Support, Teaching and Learning Level 2, 209
Behaviour is the way in which we act, speak and treat other people and our environment. Children and young people whose early social and emotional development is positive are more likely to make friends, settle well into school and understand how to behave appropriately in different situations. They have strong self- esteem and a sense of self- worth, but also have a feeling of empathy for others. This all helps them to understand what the boundaries are, and why they are necessary.
All adults who work within a school environment have a responsibility to themselves and the school to model a high standard of behaviour, both in their dealings with the pupils and with every other adult within the school as their example of behaviour has a significant influence on the Pupil’s behaviour. Good, strong team work between staff will encourage good behaviour in pupils. The school policies explain the rules that are applied, and how pupils will be helped to understand and learn to keep them. In most cases the rules are simple and reflect the concerns for safety and for pupils to be considerate of others and their environment. The rules need to be appropriate for the age and stage of development of the pupils and for the particular needs of the setting. Rules apply to the forms of behaviour that are encouraged, and cover the physical, social and verbal aspects.
Primary School has a behaviour policy that all staff are made aware of and adhere to. The school policy explains the rules that are applied, and how pupils will be helped to understand and learn to keep them. The rules are simple and reflect the concerns for safety and for pupils to be considerate of others and their environment. The organisations of the classroom and teaching methods have a big influence on pupil’s behaviour. If a classroom is inviting, bright and pupil's work is displayed within, it makes pupils aware of how they and their efforts are valued. A relationship between a teacher/teaching assistant and the pupils, the positive strategies that are used, together with classroom displays that the pupils have done by themselves all have an impact on a child’s behaviour. The whole ethos at Primary School is built around our emphasis on rewards that strengthen good behaviour and by showing pupils that they are highly valued as a pupil. By giving pupils praise, for example, when they have been helpful to another pupil. Praise will reinforce their feeling of belonging to the school which in return produces good behaviour.
The school rewards system consists of;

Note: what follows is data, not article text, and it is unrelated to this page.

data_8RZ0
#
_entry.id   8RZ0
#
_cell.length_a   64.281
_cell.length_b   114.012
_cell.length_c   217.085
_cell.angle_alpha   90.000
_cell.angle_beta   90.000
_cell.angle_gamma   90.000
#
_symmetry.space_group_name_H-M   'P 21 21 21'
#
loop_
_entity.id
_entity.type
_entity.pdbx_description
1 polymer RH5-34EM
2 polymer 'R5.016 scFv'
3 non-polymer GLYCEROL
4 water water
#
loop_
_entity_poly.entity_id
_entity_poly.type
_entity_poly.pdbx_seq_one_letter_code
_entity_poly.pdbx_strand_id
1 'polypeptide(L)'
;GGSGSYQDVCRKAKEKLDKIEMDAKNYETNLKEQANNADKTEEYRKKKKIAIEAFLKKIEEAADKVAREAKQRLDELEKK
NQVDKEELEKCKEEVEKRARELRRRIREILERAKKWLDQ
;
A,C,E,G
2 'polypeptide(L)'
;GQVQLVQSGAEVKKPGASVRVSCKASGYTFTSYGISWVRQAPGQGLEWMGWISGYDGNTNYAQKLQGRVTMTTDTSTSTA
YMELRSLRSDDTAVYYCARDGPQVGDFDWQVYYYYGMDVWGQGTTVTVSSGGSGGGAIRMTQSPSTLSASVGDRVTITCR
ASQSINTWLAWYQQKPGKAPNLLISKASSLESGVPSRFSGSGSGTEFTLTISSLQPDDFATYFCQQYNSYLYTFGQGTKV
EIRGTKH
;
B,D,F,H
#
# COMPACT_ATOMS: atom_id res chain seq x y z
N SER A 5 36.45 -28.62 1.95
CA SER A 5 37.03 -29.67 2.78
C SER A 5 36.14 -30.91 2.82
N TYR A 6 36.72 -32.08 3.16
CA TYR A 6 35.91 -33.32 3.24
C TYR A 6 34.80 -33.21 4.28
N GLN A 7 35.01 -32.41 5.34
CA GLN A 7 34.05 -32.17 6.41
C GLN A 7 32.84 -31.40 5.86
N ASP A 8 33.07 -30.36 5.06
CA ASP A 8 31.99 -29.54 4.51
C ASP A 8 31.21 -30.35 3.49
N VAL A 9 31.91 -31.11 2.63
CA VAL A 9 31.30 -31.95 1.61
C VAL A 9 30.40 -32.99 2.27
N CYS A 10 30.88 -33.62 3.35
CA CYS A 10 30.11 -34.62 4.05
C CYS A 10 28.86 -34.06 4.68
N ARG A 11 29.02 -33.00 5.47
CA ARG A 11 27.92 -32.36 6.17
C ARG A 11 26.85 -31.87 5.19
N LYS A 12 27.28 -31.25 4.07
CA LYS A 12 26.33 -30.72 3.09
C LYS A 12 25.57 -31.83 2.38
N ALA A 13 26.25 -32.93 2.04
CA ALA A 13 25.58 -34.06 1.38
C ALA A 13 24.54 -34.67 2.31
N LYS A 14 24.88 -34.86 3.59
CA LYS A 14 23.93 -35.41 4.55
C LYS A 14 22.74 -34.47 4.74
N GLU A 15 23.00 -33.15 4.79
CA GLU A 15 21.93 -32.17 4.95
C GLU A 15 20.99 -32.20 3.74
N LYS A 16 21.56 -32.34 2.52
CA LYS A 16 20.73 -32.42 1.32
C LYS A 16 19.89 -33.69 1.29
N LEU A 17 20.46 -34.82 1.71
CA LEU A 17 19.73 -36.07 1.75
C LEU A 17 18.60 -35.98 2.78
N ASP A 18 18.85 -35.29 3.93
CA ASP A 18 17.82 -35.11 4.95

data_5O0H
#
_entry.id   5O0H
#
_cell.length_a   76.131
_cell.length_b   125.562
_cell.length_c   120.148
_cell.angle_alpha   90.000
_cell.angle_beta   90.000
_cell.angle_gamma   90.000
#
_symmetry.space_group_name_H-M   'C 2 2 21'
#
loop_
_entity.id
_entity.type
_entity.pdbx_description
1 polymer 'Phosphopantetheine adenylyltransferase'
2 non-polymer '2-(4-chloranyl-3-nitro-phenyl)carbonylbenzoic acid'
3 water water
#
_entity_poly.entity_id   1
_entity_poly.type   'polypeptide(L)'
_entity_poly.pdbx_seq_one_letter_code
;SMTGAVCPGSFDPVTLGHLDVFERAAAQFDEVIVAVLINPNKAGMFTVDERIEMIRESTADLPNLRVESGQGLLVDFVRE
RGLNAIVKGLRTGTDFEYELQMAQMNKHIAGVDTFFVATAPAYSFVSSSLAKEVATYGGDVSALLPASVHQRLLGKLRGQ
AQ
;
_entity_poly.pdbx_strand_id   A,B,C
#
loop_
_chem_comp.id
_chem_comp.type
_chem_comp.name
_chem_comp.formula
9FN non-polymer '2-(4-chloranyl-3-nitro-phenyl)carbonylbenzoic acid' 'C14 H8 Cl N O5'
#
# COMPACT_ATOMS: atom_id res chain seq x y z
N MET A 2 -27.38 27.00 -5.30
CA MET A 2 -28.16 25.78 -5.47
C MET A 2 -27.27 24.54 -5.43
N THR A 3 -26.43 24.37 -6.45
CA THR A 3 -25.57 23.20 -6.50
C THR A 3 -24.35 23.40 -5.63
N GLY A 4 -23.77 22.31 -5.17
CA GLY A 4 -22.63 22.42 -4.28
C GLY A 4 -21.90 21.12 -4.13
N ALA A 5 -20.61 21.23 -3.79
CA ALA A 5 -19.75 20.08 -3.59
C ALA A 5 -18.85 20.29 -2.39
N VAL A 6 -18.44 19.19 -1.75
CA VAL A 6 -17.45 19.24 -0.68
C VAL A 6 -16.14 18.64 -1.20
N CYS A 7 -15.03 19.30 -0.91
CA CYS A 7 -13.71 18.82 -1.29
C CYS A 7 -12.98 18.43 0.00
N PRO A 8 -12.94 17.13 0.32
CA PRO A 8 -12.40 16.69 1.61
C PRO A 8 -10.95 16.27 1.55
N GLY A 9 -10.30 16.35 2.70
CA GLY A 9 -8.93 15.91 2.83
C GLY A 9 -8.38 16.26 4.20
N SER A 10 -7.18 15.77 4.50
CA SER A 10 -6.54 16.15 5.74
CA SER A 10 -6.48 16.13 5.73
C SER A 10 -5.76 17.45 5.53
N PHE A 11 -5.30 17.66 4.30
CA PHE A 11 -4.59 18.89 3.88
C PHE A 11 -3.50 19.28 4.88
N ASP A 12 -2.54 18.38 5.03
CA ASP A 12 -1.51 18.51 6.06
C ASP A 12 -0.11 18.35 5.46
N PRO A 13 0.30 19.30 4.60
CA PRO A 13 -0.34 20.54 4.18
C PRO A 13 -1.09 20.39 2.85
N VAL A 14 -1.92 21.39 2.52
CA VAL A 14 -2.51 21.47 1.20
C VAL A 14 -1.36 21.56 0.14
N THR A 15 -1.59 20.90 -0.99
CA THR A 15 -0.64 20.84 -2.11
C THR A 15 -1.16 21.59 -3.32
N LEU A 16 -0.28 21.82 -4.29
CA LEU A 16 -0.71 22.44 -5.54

• Positive and the appropriate praise, for example, good work points, stickers and verbal praise. • Writing constructive and positive comments on pupil’s work. • Nominating ‘Star of the Day’ for each class where by that pupil will get to have their lunch in the 'Tree house' with the other stars of the day. These types of rewards are intended to increase the motivation in a pupil and by recognising their success will lead to their good behaviour. By using positive rather than negative approaches to encourage pupils to behave appropriately. Promoting positive behaviour involves setting clear boundaries, which are applied in a calm and consistent way. Encouraging pupils, to make their own choices about behaviour – and to understand the negative consequences if they choose inappropriate behaviour. Setting ‘positive’ rules rather than ‘negative’ ones. Negative rules often start with the word ‘Don’t’, and tell pupils what they must not do. Positive rules help to guide pupils into making the right decisions. Unacceptable behaviour will not be tolerated at Primary school, this type of behaviour includes, bullying, disrespect to adults, disruptive behaviour and racism.
If a pupil at Primary School displays any of the above behaviour the consequences are as follows:- The Pupil is made aware of the unacceptable behaviour and why it was unacceptable so they are able to understand. The pupil is then advised that change in their behaviour is needed. If the pupil does not stop with their unacceptable behaviour the pupil would have some time out that involves removing the pupil from the situation or thing that they are doing and insisting that the pupil sits in a safe place (the library) and takes part in a quiet activity for a period of time. This gives the pupil time to calm down and to think and reflect on their own behaviour. After a period of time they would then be asked to re-join the class/ activity. If after that the pupil behaved appropriately we would offer praise. The pupil would then be subject to loosing break time if the unacceptable behaviour continued. The next step would be for the pupil to sit outside the Head Teachers office so that the pupil can explain his/her actions to the head teacher. If the unacceptable behaviour continues then a letter home to the parent(s)/ Guardian(s) may be required followed by a meeting between the class teacher/ head teacher and parent(s)/ guardian(s).